Scottish singer-songwriter Siobhan Miller’s fourth solo album sees her opting for a more stripped- back feel than 2018’s Mercury. In making this latest record, the singer – winner of a 2018 Radio 2 Folk Award and three ‘Singer of the Year’ titles at the Scots Trad Music Awards – made clear her aim: to create something “as raw and honest as possible”.
In an effort to capture the atmosphere of her live shows, Miller settles on a mixture of original and traditional songs, recorded live in Glasgow’s Gloworm Studio with engineer Iain Hutchison. Her band consists of Lau’s Kris Drever on guitar & vocals, fiddler Megan Henderson, guitarist Innes White, John Lowrie on piano and Kim Carnie on backing vocals, with Miller’s husband Euan Burton joining on double bass.
The album begins with the title track, introduced by a hopeful softly-picked guitar part. The piece – a reflective co-write between Miller, Drever & Burton, develops gradually with a rising arrangement and intriguing imagery. The vocals of Miller, Drever and Carnie, placed carefully in the mix by Hutchison, complement each other beautifully. A rhythmic shift at the end comes unexpectedly, effective in softly driving home the song’s message and refrain.
The slightly darker tone of ‘May Morning Dew’ sees Miller’s voice alone and crystal clear, allowing her measured use of dynamics to communicate the tension of the slow air. Henderson’s fiddle comes to the fore, haunting and controlled.
The middle of the record gives focus to three original songs, each one quite different from the other. ‘Now You Need Me’ is catchy and uplifting, the full band joining once more in a glistening arrangement, with Lowrie’s calming piano setting the tone. ‘I Won’t Let You Let Me Down’ (written for Siobhan by her husband Burton after their wedding) quite simply sounds like a dream, with its strong use of the Lydian mode. The rich visual imagery in the lyrics develop the story slowly, ending with a compelling use of repetition, as Burton confirms the promise contained within the title. ‘While the Whole World Sleeps’ – written with Findlay Napier – had me singing along on the first listen, impressed by its original yet familiar feel.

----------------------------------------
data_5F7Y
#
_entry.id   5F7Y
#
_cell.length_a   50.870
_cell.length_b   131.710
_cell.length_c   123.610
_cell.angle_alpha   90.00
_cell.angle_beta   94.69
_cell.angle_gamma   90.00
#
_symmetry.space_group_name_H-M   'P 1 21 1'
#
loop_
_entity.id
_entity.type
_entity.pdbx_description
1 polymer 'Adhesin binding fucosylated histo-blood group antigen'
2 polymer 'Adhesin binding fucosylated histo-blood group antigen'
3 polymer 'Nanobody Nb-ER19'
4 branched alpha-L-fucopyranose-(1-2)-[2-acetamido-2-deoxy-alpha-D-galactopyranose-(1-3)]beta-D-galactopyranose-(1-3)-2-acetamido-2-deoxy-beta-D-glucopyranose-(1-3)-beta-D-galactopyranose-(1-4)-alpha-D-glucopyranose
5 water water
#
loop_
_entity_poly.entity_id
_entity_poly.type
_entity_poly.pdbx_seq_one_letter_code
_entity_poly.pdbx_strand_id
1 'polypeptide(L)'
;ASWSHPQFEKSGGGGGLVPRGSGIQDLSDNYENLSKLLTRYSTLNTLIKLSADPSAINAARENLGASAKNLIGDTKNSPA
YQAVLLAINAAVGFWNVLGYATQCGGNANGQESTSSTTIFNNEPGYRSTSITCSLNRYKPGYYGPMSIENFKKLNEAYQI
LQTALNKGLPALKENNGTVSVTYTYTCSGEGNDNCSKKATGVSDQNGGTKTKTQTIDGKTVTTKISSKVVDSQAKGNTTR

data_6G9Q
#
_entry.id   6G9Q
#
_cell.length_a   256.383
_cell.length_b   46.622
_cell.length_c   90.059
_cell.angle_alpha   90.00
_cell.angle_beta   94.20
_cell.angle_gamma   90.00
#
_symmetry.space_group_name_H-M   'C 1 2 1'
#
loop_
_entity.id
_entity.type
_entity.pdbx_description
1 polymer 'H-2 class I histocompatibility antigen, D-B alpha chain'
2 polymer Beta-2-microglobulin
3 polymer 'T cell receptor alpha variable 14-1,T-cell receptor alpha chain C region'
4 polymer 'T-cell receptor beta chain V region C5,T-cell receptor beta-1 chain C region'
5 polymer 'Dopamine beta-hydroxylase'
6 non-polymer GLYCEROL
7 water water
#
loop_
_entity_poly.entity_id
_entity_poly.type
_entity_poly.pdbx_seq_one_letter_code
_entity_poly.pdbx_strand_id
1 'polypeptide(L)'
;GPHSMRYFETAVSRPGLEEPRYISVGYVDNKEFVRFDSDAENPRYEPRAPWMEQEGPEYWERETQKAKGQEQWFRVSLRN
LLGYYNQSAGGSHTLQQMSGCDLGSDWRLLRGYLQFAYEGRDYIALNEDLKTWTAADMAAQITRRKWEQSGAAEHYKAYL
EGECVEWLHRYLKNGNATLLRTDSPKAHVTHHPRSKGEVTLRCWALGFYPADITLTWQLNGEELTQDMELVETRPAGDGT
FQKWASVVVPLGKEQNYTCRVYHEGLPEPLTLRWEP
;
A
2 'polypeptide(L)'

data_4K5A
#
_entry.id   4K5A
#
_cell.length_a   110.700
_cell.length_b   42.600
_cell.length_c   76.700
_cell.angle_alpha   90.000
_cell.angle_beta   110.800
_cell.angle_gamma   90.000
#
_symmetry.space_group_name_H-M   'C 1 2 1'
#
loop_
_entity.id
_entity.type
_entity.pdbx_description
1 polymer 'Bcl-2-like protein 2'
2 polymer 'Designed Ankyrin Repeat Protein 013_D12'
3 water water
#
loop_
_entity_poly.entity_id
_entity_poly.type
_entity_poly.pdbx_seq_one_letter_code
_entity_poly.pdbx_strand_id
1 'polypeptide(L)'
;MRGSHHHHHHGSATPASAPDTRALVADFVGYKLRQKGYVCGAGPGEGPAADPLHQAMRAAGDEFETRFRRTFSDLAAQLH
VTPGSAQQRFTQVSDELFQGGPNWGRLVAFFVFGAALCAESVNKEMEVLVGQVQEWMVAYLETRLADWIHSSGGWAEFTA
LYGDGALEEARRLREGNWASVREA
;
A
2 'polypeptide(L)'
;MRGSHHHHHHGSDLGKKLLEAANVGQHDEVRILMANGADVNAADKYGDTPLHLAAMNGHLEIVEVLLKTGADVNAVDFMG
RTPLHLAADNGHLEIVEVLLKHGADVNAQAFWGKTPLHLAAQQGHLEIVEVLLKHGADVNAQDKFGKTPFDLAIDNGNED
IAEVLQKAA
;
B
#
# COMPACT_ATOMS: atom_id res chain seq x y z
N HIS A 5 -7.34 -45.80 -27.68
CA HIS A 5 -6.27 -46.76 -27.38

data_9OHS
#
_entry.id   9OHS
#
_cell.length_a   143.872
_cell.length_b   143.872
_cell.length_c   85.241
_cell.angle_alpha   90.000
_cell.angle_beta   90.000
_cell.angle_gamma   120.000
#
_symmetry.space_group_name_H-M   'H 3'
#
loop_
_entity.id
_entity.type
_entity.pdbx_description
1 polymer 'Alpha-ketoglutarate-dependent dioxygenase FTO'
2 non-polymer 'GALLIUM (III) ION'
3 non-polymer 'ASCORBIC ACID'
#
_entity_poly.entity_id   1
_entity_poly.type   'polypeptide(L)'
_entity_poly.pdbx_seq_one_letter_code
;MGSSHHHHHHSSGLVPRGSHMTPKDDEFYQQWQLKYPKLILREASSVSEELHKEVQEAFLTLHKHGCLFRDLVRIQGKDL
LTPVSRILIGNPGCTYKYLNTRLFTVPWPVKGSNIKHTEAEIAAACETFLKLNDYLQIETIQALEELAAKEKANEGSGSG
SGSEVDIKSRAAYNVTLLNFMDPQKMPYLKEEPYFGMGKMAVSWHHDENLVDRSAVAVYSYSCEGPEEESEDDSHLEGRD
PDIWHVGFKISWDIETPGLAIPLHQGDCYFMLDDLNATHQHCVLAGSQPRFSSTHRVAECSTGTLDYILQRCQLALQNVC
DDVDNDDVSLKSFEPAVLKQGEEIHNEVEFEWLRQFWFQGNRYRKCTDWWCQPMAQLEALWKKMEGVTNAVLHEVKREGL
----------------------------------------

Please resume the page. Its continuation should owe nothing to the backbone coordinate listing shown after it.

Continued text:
The tempo rises for the penultimate track, ‘Tranent’, which Miller declares as being “the closest traditional song I’ve found to my home town (Penicuik)”. She handles the fast-paced lyrics with playful confidence, the instruments keeping apace with their galloping accompaniment. The album closes with the tongue-in-cheek humour of ‘Cholesterol’, its clever lyrics and waltzing rhythm culminating in an informal singalong. This candid performance is a fitting finisher; it gives you a sense of the fun had by all, which Miller says was a key part of the recording process.
The mixture of traditional material and original songs (employing a variety of co-writers) creates a collection with remarkable breadth to it. The band’s arrangements give the album a cohesive feel, but each song is treated differently and given its own place within the whole. The album reminded me of Cara Dillon’s recent work – in the mixing, arrangements and song choices – and fans of hers would do well to give this a try. All Is Not Forgotten has a graceful sense of calm to it: a perfect remedy for a time like this, and one that will no doubt increase the appetite for Miller’s next live performances, whenever they come.